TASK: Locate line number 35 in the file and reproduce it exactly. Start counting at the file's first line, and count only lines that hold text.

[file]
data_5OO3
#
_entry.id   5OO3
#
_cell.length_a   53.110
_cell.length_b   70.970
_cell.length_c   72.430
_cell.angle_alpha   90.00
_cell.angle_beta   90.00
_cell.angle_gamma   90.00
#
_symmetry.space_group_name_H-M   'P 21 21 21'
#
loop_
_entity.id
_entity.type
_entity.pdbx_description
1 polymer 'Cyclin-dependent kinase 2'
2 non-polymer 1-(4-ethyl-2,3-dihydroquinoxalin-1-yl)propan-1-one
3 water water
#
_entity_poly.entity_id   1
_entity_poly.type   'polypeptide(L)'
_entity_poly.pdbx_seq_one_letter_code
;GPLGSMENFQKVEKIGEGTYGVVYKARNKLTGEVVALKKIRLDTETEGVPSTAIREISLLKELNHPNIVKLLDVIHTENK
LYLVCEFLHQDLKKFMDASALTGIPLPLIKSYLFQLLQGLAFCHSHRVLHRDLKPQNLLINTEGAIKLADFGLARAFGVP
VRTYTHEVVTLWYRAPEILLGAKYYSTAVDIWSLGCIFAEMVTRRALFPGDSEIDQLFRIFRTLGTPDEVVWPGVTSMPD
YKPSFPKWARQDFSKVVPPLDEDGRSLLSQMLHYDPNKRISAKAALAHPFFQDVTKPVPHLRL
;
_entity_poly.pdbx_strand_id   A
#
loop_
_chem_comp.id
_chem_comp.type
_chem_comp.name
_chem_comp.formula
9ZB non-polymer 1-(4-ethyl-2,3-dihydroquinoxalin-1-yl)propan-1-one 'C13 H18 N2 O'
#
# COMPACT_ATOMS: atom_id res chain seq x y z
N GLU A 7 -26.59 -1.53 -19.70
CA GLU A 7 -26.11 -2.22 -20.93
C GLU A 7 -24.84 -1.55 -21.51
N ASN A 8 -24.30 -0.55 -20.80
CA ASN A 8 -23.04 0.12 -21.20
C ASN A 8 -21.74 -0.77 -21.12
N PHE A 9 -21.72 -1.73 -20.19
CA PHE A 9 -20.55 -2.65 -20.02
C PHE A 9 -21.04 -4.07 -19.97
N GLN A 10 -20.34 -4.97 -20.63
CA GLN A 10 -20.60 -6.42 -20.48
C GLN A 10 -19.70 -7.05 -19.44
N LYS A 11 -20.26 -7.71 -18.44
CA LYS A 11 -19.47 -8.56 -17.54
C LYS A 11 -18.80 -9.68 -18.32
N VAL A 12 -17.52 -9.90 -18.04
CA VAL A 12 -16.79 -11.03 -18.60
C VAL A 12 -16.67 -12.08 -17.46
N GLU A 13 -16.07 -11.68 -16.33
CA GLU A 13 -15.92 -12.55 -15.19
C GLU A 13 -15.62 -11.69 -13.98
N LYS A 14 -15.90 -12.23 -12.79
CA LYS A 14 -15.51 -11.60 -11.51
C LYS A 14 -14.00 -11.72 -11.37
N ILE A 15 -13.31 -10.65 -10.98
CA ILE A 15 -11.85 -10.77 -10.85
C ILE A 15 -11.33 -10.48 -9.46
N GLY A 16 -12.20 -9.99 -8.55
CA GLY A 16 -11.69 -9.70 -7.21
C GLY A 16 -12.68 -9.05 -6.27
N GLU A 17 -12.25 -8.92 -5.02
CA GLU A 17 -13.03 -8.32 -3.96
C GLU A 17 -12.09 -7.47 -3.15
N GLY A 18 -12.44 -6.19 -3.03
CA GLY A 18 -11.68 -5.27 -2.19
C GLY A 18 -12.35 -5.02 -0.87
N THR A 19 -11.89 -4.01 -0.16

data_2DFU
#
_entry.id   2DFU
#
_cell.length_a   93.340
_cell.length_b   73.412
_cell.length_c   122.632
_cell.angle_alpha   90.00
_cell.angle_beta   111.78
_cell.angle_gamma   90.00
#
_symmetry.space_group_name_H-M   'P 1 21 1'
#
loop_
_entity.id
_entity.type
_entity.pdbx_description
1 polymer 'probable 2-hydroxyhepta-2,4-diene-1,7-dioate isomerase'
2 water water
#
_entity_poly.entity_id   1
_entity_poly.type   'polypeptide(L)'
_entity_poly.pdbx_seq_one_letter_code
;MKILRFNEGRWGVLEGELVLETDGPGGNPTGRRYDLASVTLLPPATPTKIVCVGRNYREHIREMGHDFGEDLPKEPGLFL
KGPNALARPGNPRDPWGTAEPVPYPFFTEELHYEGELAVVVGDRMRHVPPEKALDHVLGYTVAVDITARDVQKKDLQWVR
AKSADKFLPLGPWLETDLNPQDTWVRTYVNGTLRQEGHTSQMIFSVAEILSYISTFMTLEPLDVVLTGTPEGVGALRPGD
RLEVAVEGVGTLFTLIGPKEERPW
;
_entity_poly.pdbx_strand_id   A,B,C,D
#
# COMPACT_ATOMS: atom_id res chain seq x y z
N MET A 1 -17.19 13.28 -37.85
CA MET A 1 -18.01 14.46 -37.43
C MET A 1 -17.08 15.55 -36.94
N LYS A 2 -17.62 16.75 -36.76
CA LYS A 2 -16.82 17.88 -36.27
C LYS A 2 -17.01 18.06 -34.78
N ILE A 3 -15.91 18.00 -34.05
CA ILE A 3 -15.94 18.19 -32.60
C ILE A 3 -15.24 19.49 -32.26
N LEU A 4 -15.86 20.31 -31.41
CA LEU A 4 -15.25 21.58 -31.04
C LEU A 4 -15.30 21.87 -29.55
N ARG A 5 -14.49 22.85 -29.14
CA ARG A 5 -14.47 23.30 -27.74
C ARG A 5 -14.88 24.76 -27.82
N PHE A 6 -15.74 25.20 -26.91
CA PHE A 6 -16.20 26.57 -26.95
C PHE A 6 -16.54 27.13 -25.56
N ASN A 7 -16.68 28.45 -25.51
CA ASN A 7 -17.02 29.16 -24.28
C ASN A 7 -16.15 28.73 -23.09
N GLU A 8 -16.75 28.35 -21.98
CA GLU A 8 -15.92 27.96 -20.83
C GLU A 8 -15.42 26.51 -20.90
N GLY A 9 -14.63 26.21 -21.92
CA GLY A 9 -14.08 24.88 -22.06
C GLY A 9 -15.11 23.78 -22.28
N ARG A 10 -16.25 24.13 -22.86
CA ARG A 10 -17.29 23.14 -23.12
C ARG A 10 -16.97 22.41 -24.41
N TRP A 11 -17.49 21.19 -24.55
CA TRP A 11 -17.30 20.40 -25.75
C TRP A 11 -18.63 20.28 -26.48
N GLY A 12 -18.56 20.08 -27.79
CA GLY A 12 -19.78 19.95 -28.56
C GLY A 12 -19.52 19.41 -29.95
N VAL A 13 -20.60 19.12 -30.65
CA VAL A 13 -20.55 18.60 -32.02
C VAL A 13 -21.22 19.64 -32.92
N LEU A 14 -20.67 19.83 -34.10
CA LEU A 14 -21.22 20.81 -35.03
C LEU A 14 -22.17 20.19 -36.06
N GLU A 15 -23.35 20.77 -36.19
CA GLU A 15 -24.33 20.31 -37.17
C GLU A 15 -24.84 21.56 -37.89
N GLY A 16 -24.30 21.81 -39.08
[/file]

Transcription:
_chem_comp.name